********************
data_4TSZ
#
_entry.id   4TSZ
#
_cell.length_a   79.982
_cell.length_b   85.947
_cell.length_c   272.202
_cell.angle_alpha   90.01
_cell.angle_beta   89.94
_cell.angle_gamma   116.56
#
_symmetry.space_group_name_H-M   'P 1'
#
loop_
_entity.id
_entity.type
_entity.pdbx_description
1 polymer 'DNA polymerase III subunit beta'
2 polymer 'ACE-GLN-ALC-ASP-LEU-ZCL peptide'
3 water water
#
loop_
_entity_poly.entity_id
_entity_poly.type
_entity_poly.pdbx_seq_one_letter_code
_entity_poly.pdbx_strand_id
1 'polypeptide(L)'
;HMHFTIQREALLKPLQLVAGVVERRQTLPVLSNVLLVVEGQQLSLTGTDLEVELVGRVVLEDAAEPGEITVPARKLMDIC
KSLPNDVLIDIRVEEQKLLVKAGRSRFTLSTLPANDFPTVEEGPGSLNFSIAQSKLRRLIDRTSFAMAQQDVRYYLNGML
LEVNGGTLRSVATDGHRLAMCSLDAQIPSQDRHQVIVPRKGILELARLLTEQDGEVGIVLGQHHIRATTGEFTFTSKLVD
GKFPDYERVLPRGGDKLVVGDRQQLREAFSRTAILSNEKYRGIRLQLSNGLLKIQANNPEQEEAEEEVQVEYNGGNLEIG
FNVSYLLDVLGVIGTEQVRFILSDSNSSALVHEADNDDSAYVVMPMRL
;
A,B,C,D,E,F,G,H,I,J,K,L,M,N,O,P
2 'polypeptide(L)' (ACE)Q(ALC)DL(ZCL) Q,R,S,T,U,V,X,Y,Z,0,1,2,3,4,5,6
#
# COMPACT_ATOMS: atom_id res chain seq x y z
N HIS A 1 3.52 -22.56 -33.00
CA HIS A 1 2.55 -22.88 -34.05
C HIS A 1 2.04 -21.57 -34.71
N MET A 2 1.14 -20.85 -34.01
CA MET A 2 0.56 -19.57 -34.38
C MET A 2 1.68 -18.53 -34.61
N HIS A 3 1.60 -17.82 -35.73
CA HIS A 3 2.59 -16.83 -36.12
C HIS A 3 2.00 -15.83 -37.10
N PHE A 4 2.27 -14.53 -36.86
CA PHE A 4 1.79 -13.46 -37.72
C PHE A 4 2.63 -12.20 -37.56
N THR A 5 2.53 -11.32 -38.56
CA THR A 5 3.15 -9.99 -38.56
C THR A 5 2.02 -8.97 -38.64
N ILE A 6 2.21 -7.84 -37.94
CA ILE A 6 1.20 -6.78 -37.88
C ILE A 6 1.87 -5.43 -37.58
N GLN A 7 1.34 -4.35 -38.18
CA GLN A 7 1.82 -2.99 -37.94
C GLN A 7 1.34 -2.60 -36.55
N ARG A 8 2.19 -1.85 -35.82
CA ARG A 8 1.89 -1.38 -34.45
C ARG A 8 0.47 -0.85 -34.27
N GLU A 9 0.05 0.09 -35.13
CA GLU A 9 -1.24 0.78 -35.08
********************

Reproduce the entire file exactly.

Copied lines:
data_4TSZ
#
_entry.id   4TSZ
#
_cell.length_a   79.982
_cell.length_b   85.947
_cell.length_c   272.202
_cell.angle_alpha   90.01
_cell.angle_beta   89.94
_cell.angle_gamma   116.56
#
_symmetry.space_group_name_H-M   'P 1'
#
loop_
_entity.id
_entity.type
_entity.pdbx_description
1 polymer 'DNA polymerase III subunit beta'
2 polymer 'ACE-GLN-ALC-ASP-LEU-ZCL peptide'
3 water water
#
loop_
_entity_poly.entity_id
_entity_poly.type
_entity_poly.pdbx_seq_one_letter_code
_entity_poly.pdbx_strand_id
1 'polypeptide(L)'
;HMHFTIQREALLKPLQLVAGVVERRQTLPVLSNVLLVVEGQQLSLTGTDLEVELVGRVVLEDAAEPGEITVPARKLMDIC
KSLPNDVLIDIRVEEQKLLVKAGRSRFTLSTLPANDFPTVEEGPGSLNFSIAQSKLRRLIDRTSFAMAQQDVRYYLNGML
LEVNGGTLRSVATDGHRLAMCSLDAQIPSQDRHQVIVPRKGILELARLLTEQDGEVGIVLGQHHIRATTGEFTFTSKLVD
GKFPDYERVLPRGGDKLVVGDRQQLREAFSRTAILSNEKYRGIRLQLSNGLLKIQANNPEQEEAEEEVQVEYNGGNLEIG
FNVSYLLDVLGVIGTEQVRFILSDSNSSALVHEADNDDSAYVVMPMRL
;
A,B,C,D,E,F,G,H,I,J,K,L,M,N,O,P
2 'polypeptide(L)' (ACE)Q(ALC)DL(ZCL) Q,R,S,T,U,V,X,Y,Z,0,1,2,3,4,5,6
#
# COMPACT_ATOMS: atom_id res chain seq x y z
N HIS A 1 3.52 -22.56 -33.00
CA HIS A 1 2.55 -22.88 -34.05
C HIS A 1 2.04 -21.57 -34.71
N MET A 2 1.14 -20.85 -34.01
CA MET A 2 0.56 -19.57 -34.38
C MET A 2 1.68 -18.53 -34.61
N HIS A 3 1.60 -17.82 -35.73
CA HIS A 3 2.59 -16.83 -36.12
C HIS A 3 2.00 -15.83 -37.10
N PHE A 4 2.27 -14.53 -36.86
CA PHE A 4 1.79 -13.46 -37.72
C PHE A 4 2.63 -12.20 -37.56
N THR A 5 2.53 -11.32 -38.56
CA THR A 5 3.15 -9.99 -38.56
C THR A 5 2.02 -8.97 -38.64
N ILE A 6 2.21 -7.84 -37.94
CA ILE A 6 1.20 -6.78 -37.88
C ILE A 6 1.87 -5.43 -37.58
N GLN A 7 1.34 -4.35 -38.18
CA GLN A 7 1.82 -2.99 -37.94
C GLN A 7 1.34 -2.60 -36.55
N ARG A 8 2.19 -1.85 -35.82
CA ARG A 8 1.89 -1.38 -34.45
C ARG A 8 0.47 -0.85 -34.27
N GLU A 9 0.05 0.09 -35.13
CA GLU A 9 -1.24 0.78 -35.08